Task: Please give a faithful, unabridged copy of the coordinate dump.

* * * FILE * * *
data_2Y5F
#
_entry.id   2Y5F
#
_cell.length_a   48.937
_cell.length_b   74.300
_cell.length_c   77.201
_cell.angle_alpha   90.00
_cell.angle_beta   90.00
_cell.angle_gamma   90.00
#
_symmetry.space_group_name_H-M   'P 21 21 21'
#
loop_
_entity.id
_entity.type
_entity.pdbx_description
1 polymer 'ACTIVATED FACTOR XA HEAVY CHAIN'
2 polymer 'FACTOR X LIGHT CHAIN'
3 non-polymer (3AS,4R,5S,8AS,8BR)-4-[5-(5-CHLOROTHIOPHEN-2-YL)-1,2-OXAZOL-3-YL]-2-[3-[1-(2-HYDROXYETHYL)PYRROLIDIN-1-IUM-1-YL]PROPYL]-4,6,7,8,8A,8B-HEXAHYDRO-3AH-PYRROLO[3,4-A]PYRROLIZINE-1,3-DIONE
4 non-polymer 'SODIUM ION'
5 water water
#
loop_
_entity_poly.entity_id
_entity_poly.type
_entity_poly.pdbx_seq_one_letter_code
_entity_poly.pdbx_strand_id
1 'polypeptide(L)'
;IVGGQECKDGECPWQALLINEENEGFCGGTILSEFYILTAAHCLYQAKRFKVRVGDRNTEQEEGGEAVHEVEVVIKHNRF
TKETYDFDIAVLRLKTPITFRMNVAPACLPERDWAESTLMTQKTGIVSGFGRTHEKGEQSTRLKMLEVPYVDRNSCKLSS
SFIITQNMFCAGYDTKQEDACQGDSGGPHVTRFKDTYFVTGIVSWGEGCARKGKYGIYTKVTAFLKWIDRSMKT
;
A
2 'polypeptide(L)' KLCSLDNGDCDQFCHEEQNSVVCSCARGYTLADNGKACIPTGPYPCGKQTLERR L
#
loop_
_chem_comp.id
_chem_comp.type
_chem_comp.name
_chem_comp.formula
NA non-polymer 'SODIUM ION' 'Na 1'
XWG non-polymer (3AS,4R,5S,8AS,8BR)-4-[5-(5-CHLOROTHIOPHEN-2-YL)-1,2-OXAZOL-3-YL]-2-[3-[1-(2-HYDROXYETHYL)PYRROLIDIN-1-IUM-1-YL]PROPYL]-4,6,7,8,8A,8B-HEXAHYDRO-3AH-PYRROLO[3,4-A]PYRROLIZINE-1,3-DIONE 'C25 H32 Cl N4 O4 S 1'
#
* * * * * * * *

data_2Y5F
#
_entry.id   2Y5F
#
_cell.length_a   48.937
_cell.length_b   74.300
_cell.length_c   77.201
_cell.angle_alpha   90.00
_cell.angle_beta   90.00
_cell.angle_gamma   90.00
#
_symmetry.space_group_name_H-M   'P 21 21 21'
#
loop_
_entity.id
_entity.type
_entity.pdbx_description
1 polymer 'ACTIVATED FACTOR XA HEAVY CHAIN'
2 polymer 'FACTOR X LIGHT CHAIN'
3 non-polymer (3AS,4R,5S,8AS,8BR)-4-[5-(5-CHLOROTHIOPHEN-2-YL)-1,2-OXAZOL-3-YL]-2-[3-[1-(2-HYDROXYETHYL)PYRROLIDIN-1-IUM-1-YL]PROPYL]-4,6,7,8,8A,8B-HEXAHYDRO-3AH-PYRROLO[3,4-A]PYRROLIZINE-1,3-DIONE
4 non-polymer 'SODIUM ION'
5 water water
#
loop_
_entity_poly.entity_id
_entity_poly.type
_entity_poly.pdbx_seq_one_letter_code
_entity_poly.pdbx_strand_id
1 'polypeptide(L)'
;IVGGQECKDGECPWQALLINEENEGFCGGTILSEFYILTAAHCLYQAKRFKVRVGDRNTEQEEGGEAVHEVEVVIKHNRF
TKETYDFDIAVLRLKTPITFRMNVAPACLPERDWAESTLMTQKTGIVSGFGRTHEKGEQSTRLKMLEVPYVDRNSCKLSS
SFIITQNMFCAGYDTKQEDACQGDSGGPHVTRFKDTYFVTGIVSWGEGCARKGKYGIYTKVTAFLKWIDRSMKT
;
A
2 'polypeptide(L)' KLCSLDNGDCDQFCHEEQNSVVCSCARGYTLADNGKACIPTGPYPCGKQTLERR L
#
loop_
_chem_comp.id
_chem_comp.type
_chem_comp.name
_chem_comp.formula
NA non-polymer 'SODIUM ION' 'Na 1'
XWG non-polymer (3AS,4R,5S,8AS,8BR)-4-[5-(5-CHLOROTHIOPHEN-2-YL)-1,2-OXAZOL-3-YL]-2-[3-[1-(2-HYDROXYETHYL)PYRROLIDIN-1-IUM-1-YL]PROPYL]-4,6,7,8,8A,8B-HEXAHYDRO-3AH-PYRROLO[3,4-A]PYRROLIZINE-1,3-DIONE 'C25 H32 Cl N4 O4 S 1'
#